In re Pacific Pictures

Summarized by:

  • Court: 9th Circuit Court of Appeals Archives
  • Area(s) of Law: Civil Procedure
  • Date Filed: 04-17-2012
  • Case #: 11-71844
  • Judge(s)/Court Below: Circuit Judge O'Scannlain for the Court; Chief Judge Kozinski and Circuit Judge N.R. Smith
  • Full Text Opinion

A party cannot assert "selective waiver" of attorney-client privilege when the party discloses privileged documents to the government because it is inconsistent with serving societal interests and it is not a new privilege that Congress is willing to adopt.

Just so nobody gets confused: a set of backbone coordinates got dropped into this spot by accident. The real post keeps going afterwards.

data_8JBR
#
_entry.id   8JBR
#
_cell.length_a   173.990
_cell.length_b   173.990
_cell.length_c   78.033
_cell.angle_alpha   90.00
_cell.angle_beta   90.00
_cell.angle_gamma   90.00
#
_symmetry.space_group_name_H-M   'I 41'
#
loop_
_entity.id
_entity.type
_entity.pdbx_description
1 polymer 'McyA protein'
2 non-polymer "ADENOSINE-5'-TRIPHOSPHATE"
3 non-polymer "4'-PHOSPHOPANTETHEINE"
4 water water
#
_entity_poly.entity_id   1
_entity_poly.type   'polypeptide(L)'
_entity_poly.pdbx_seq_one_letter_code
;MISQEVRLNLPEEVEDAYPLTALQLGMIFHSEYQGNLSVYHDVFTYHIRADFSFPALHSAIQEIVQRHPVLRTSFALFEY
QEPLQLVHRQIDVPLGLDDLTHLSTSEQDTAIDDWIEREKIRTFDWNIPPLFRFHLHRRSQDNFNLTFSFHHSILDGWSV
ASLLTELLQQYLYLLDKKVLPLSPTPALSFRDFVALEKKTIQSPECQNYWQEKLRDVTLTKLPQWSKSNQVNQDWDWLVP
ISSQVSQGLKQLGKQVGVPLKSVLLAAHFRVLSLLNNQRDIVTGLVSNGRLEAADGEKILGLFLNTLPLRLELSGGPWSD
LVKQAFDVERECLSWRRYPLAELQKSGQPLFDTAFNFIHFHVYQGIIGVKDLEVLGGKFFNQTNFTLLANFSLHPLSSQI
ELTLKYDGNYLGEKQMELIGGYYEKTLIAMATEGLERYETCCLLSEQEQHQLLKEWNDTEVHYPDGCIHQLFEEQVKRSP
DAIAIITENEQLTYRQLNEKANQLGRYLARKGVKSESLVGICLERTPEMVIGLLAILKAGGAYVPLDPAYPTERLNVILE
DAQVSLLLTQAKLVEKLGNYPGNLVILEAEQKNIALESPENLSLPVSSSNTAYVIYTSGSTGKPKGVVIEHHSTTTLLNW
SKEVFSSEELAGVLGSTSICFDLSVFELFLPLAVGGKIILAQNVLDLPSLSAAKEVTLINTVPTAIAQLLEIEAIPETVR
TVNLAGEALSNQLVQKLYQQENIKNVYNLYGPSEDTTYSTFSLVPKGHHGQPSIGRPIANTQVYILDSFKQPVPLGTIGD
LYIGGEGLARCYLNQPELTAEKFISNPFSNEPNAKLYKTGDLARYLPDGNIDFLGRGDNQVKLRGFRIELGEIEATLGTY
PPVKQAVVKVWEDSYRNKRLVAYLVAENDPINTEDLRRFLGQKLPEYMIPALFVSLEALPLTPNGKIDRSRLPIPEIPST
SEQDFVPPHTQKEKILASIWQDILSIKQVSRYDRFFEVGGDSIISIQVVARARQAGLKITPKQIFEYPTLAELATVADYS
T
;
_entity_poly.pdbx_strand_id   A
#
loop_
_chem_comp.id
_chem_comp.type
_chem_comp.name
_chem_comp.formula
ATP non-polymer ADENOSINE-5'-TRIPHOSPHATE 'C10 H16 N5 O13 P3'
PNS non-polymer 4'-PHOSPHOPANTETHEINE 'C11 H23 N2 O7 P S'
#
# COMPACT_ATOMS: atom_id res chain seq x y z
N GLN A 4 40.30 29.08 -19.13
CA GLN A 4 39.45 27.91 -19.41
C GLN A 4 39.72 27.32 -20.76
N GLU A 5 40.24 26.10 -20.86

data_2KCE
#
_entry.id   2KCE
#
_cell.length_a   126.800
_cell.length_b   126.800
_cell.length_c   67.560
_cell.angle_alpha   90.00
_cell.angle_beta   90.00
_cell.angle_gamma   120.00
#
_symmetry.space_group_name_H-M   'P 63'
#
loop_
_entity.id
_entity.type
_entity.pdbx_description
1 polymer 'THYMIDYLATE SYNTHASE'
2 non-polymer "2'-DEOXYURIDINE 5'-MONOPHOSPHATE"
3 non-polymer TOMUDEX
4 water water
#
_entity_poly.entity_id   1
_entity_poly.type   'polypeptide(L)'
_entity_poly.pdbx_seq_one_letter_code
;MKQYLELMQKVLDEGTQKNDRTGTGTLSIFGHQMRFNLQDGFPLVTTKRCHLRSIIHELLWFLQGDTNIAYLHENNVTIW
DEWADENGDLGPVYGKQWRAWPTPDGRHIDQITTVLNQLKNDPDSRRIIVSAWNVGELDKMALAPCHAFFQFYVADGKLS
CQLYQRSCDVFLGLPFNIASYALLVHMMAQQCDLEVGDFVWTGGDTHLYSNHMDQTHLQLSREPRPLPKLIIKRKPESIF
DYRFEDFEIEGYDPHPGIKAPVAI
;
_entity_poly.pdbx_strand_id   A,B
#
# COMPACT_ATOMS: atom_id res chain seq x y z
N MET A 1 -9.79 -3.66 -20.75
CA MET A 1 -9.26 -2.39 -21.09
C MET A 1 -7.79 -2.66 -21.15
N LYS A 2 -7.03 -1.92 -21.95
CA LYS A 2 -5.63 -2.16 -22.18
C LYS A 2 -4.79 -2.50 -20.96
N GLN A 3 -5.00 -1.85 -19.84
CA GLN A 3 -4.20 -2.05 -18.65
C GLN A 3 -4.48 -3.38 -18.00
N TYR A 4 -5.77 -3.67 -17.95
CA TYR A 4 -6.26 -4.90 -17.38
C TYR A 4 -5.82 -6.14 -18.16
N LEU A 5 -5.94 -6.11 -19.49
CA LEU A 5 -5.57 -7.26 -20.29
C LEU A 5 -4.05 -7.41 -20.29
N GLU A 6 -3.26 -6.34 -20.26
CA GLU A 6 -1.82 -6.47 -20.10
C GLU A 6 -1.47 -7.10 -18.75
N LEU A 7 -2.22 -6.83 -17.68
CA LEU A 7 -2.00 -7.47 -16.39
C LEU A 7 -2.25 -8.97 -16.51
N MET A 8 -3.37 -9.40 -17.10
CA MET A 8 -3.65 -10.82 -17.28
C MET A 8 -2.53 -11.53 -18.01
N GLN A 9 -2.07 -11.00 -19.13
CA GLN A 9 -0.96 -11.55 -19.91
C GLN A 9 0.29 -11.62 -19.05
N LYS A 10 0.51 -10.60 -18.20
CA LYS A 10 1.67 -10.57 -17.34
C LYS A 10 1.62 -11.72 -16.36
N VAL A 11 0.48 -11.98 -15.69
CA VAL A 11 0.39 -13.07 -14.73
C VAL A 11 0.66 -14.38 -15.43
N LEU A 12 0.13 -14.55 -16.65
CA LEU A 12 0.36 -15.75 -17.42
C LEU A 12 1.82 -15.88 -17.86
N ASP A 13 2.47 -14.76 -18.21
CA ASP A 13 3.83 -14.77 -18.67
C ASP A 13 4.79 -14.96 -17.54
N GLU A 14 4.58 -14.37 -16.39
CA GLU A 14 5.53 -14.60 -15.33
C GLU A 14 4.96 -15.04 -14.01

Marc Toberoff (Toberoff) was a business advisor and attorney for the creators and heirs of Superman, who had ceded their rights to D.C. Comics. Toberoff's employee David Michaels (Michaels) sent documents to D.C. Comics detailing Toberoff's "alleged master plan to capture Superman for himself." Toberoff resisted discovery by D.C. Comics, claiming that the documents were privileged. However, Toberoff then asked the U.S. Attorney to investigate Michaels, and provided unredacted copies of the documents in response to their subpoena. D.C. Comics requested all documents disclosed to the U.S. Attorney, claiming that the disclosure waived any remaining privilege. The magistrate judge agreed, reasoning that a party may not selectively waive attorney-client privilege, regardless of whether the third party is the government, because "it is inconsistent with the theory behind the privilege." Toberoff appealed through a writ of mandamus. The Ninth Circuit applied a "clearly erroneous" standard of review. The Court noted that the general rule is that voluntary disclosure of privileged documents to third parties will destroy attorney-client privilege. Toberoff urged the Ninth Circuit to adopt the Eighth Circuit's rule that disclosure of documents to the government, as opposed to a civil litigant, constitutes "selective waiver." The Ninth Circuit did not adopt the Eighth Circuit's rule because it is a controversial rule which no other circuit has followed, it does not serve the public good of encouraging full disclosure to one's attorney, and Congress has refused to adopt such a new privilege. Additionally, Toberoff's argument that he produced the documents in response to a subpoena failed because he "solicited the subpoena and chose not to assert the privilege when it was appropriate to do so." The Ninth Circuit did not find any grounds on which to grant the petition for mandamus. DENIED.

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